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Stereoisomers

Stereoisomers are the type of isomers which have same molecular formula and connectivity but different arrangement of atoms in the space. These isomers are dissimilar from structural isomers, which were different in connection of atoms.

Chirality

The word chirality belongs to Greek, meaning hand. The chirality can be explained with example of hand. When we place right hand before the mirror, it can be seen left hand in the mirror. We cannot superimpose both hands because they possess chirality. A molecule which cannot be superimposed on its mirror image by any combination of rotations is called chiral molecule. A chiral carbon must have four unique substituents and the central atom show sp3 hybridization and tetrahedral geometry. chirality

Types of Stereoisomers

Stereoisomers can be classified into configurational and conformational isomers, further configurational isomers are classified into geometric an optical isomers and optical isomers are classified into enantiomers and diastereomers. Stereoisomers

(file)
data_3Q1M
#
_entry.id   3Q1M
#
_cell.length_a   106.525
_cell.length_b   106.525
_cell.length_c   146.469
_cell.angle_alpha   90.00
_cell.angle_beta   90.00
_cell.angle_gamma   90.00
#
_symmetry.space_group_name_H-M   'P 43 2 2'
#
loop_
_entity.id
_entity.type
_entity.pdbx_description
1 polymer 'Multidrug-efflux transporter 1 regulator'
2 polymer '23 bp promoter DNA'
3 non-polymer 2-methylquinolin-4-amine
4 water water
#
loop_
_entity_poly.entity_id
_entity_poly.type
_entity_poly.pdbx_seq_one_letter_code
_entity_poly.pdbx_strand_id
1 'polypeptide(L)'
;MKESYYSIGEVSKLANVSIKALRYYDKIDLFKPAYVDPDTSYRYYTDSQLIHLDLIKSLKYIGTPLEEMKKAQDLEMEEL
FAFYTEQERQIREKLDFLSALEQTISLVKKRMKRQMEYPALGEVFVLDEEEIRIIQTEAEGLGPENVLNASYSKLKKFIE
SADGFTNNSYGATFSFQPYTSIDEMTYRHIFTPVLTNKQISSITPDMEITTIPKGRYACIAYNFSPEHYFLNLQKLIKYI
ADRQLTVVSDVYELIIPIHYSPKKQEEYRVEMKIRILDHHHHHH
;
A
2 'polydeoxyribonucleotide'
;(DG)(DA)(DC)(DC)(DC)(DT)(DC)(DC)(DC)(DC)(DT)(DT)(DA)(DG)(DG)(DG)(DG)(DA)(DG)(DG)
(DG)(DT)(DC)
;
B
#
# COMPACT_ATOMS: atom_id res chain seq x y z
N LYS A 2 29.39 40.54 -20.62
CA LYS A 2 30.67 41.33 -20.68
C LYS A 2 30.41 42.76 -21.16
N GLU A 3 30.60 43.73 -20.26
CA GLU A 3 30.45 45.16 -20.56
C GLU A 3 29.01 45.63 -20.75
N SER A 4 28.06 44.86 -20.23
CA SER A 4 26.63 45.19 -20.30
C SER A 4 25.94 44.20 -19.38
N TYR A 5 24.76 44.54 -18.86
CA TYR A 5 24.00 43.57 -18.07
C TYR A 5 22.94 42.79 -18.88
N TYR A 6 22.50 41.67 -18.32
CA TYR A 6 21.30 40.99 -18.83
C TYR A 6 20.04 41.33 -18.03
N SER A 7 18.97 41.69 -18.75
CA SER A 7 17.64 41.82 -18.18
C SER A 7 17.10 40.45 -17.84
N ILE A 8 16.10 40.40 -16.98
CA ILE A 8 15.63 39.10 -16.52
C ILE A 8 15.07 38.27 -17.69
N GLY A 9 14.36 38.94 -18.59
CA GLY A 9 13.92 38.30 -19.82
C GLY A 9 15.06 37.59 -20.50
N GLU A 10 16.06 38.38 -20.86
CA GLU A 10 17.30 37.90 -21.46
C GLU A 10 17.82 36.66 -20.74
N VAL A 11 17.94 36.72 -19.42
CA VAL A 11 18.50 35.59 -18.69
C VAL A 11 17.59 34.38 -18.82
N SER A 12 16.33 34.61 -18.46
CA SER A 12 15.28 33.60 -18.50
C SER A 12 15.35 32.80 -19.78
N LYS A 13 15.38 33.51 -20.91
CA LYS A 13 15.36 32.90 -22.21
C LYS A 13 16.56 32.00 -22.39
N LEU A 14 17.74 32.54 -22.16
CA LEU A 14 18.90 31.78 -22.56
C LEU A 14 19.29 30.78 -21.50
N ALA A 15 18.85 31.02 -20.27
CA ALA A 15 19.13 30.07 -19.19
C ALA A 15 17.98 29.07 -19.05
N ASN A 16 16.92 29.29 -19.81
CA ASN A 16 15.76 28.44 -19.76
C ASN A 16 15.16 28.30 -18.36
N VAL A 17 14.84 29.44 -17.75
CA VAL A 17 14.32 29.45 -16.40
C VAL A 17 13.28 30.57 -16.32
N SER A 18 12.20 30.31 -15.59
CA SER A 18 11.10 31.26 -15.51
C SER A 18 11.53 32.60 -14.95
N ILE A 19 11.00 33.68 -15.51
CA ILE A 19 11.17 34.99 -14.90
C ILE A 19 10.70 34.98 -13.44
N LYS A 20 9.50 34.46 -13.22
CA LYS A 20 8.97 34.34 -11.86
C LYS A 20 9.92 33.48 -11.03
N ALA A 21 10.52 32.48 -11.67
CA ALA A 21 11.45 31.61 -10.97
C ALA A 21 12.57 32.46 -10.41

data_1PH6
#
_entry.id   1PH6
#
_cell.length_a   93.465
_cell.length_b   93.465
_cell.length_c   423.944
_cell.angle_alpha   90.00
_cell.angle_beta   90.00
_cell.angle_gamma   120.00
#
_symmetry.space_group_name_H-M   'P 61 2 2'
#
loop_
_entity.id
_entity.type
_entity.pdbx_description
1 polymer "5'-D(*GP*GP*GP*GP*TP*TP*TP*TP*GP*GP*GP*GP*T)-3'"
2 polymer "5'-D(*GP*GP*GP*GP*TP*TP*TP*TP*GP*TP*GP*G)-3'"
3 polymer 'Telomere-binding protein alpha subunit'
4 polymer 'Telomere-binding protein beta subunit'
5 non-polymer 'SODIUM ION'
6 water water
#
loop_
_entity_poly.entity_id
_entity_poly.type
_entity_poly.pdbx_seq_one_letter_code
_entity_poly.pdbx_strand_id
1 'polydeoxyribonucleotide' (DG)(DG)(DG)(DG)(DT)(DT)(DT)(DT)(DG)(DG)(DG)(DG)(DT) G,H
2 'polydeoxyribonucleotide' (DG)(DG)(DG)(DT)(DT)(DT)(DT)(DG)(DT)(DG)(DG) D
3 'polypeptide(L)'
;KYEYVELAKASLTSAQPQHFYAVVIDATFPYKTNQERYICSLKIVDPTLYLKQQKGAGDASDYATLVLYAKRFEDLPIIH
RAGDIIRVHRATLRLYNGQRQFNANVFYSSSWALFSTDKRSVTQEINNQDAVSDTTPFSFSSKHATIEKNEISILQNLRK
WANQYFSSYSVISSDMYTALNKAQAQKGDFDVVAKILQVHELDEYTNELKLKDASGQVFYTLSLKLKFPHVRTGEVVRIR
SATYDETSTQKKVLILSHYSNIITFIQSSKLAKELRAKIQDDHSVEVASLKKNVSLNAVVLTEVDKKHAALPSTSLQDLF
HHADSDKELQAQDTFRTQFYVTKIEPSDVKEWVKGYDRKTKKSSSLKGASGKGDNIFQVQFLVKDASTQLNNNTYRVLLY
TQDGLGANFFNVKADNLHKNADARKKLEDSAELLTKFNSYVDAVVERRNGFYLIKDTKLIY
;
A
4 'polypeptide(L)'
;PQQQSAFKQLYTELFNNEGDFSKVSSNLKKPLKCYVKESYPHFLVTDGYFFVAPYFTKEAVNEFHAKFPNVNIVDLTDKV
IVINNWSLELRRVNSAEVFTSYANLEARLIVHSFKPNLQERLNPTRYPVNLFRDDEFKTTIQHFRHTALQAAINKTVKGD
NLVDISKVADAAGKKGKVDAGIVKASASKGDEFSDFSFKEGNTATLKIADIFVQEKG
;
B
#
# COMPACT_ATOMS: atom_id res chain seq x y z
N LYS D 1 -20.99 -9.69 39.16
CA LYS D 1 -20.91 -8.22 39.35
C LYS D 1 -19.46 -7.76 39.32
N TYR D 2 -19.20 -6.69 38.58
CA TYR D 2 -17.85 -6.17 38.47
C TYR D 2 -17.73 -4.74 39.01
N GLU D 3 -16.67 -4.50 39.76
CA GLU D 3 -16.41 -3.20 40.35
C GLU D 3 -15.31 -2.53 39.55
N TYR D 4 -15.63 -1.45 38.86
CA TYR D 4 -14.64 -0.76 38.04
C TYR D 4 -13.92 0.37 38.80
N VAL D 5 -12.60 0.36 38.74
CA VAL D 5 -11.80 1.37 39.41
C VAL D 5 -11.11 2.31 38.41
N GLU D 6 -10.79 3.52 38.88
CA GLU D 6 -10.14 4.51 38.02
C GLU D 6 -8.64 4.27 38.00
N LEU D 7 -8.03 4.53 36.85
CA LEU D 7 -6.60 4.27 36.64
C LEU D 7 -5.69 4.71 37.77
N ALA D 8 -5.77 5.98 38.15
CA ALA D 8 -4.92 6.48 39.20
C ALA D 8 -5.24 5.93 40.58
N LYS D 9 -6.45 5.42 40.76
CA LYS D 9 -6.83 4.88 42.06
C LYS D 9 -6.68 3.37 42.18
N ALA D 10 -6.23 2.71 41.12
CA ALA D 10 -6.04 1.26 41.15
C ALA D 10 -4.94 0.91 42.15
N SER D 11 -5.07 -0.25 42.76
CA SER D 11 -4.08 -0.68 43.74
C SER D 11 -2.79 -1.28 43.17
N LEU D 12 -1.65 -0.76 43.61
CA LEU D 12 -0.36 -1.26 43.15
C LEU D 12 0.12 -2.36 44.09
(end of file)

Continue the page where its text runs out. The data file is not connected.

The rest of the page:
Conformational Isomers
Conformational isomers are stereoisomers produced by rotation about sigma bonds and are often rapidly interconverting at room temperature.
Configurational Isomers
It is form of stereoisomerism, they do not invert convert into one another around the single bond rotation.
Geometric Isomers
Geometric isomerism is a form of stereoisomerism describing the orientation of functional groups with in a molecule. Such isomers contain double bonds but they can also arise from ring structures.
Optical Isomers
A type of isomerism in which isomeric compounds differ only in the direction, in which they rotate plane polarized light.
Enantiomers
Enantiomers are optical isomers which are non-superimposable mirror images to each other.
Diastereomers
Diastereomers are the type of stereoisomer which contains two or more chiral centers and not mirror images to each other.
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